You don't like scrod better than cod or haddock. Here's why.

Sam's baked haddock could also be considered "scrod." But we know it's haddock, so we don't call it that.

Many times, we have had customers ask our cashiers, "Do you ever sell scrod?" Some claim that they prefer scrod to haddock and cod, leading us to the awkward task of debunking a myth they've believed all their lives: that scrod is, in fact, a species of fish.


Wait, scrod isn't a fish?

Nope! In fact, it can be several, and simply refers to a young haddock, cod, or any similar fish. You can still find scrod on the menu at many restaurants, and while it may seem confusing, it's simply a term that means "catch of the day" for your average mild, white fish. The truth is that many restaurants simply want the best-quality, freshest catch, and don't always know what that will be until it's delivered, so they call it "scrod". Not satisfied? You can always ask what the scrod is—any good restaurant will know what they're serving!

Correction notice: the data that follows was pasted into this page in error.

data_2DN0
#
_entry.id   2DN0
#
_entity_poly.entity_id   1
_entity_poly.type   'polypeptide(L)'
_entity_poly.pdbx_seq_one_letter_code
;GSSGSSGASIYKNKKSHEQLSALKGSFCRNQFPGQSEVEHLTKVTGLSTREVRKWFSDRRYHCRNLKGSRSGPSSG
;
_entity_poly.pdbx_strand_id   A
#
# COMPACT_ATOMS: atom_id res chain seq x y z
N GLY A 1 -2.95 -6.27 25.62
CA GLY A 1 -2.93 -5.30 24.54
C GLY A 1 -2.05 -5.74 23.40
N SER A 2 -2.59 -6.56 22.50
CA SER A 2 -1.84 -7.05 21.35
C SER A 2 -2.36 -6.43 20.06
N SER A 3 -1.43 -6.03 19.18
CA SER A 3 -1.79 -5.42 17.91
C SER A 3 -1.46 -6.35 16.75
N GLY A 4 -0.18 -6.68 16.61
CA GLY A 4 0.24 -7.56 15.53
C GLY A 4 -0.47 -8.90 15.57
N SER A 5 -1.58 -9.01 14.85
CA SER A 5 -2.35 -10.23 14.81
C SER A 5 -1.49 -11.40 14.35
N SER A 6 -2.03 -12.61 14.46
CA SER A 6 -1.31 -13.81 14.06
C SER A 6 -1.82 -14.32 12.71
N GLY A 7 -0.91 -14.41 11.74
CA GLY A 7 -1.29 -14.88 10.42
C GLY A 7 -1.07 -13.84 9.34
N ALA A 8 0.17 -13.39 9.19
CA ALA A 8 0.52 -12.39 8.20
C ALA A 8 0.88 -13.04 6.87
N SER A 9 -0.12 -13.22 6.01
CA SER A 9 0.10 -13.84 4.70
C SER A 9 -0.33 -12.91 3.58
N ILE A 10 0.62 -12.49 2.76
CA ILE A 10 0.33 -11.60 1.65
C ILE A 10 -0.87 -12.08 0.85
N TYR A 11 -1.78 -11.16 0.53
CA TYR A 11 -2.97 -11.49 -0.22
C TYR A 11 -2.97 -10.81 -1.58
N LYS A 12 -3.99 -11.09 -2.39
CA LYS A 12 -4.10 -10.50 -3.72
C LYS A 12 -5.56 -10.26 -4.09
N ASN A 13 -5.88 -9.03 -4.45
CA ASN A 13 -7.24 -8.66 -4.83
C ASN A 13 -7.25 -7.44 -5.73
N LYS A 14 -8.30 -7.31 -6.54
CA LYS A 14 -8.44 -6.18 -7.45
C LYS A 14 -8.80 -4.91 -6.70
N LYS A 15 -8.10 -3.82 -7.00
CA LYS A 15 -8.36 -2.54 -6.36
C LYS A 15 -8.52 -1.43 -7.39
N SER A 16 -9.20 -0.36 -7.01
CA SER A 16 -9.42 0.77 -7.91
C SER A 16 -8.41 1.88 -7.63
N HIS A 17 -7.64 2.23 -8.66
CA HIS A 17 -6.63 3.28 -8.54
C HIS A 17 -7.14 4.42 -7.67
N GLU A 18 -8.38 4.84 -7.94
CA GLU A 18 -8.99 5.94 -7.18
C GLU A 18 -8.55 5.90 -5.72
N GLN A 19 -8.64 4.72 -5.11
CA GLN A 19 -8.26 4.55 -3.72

How it all started…

Much like our New England waters, the origins of scrod are a bit murky. There is a story that links the term with Boston's historic Omni Parker House: legend has it that when ships returned to Boston to auction off their catch, the famed Parker House wanted only the top layer, or the freshest catch, of fish. Since they didn't know which type of fish should be on the menu, they coined the term "scrod" to cover their bases.


While the story itself is debated, the preparation of scrod is always the same: split and deboned. So really, all you need to know is that when you order scrod, you're ordering a white fish that's probably cod or haddock, and has been split and deboned. Myth debunked!